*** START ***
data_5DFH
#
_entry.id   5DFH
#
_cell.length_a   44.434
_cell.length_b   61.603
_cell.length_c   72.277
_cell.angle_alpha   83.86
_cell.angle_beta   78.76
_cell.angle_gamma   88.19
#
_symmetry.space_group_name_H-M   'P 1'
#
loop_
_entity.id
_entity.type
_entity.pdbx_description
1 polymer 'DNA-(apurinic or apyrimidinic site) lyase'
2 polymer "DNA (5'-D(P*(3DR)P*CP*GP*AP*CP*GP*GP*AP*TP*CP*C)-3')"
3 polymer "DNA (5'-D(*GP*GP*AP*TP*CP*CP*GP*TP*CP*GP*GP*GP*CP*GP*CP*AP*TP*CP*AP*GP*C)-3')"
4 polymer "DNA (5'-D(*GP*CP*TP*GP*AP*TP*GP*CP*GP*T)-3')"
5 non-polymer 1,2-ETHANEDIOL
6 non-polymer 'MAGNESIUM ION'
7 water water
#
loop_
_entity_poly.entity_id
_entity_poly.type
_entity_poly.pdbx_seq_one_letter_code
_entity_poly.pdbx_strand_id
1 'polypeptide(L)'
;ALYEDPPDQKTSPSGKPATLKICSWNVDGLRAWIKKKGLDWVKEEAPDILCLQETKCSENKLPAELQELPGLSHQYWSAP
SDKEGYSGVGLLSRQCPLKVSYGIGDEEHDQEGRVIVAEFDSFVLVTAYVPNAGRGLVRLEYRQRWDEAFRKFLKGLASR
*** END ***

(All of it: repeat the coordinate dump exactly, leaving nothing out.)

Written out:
data_5DFH
#
_entry.id   5DFH
#
_cell.length_a   44.434
_cell.length_b   61.603
_cell.length_c   72.277
_cell.angle_alpha   83.86
_cell.angle_beta   78.76
_cell.angle_gamma   88.19
#
_symmetry.space_group_name_H-M   'P 1'
#
loop_
_entity.id
_entity.type
_entity.pdbx_description
1 polymer 'DNA-(apurinic or apyrimidinic site) lyase'
2 polymer "DNA (5'-D(P*(3DR)P*CP*GP*AP*CP*GP*GP*AP*TP*CP*C)-3')"
3 polymer "DNA (5'-D(*GP*GP*AP*TP*CP*CP*GP*TP*CP*GP*GP*GP*CP*GP*CP*AP*TP*CP*AP*GP*C)-3')"
4 polymer "DNA (5'-D(*GP*CP*TP*GP*AP*TP*GP*CP*GP*T)-3')"
5 non-polymer 1,2-ETHANEDIOL
6 non-polymer 'MAGNESIUM ION'
7 water water
#
loop_
_entity_poly.entity_id
_entity_poly.type
_entity_poly.pdbx_seq_one_letter_code
_entity_poly.pdbx_strand_id
1 'polypeptide(L)'
;ALYEDPPDQKTSPSGKPATLKICSWNVDGLRAWIKKKGLDWVKEEAPDILCLQETKCSENKLPAELQELPGLSHQYWSAP
SDKEGYSGVGLLSRQCPLKVSYGIGDEEHDQEGRVIVAEFDSFVLVTAYVPNAGRGLVRLEYRQRWDEAFRKFLKGLASR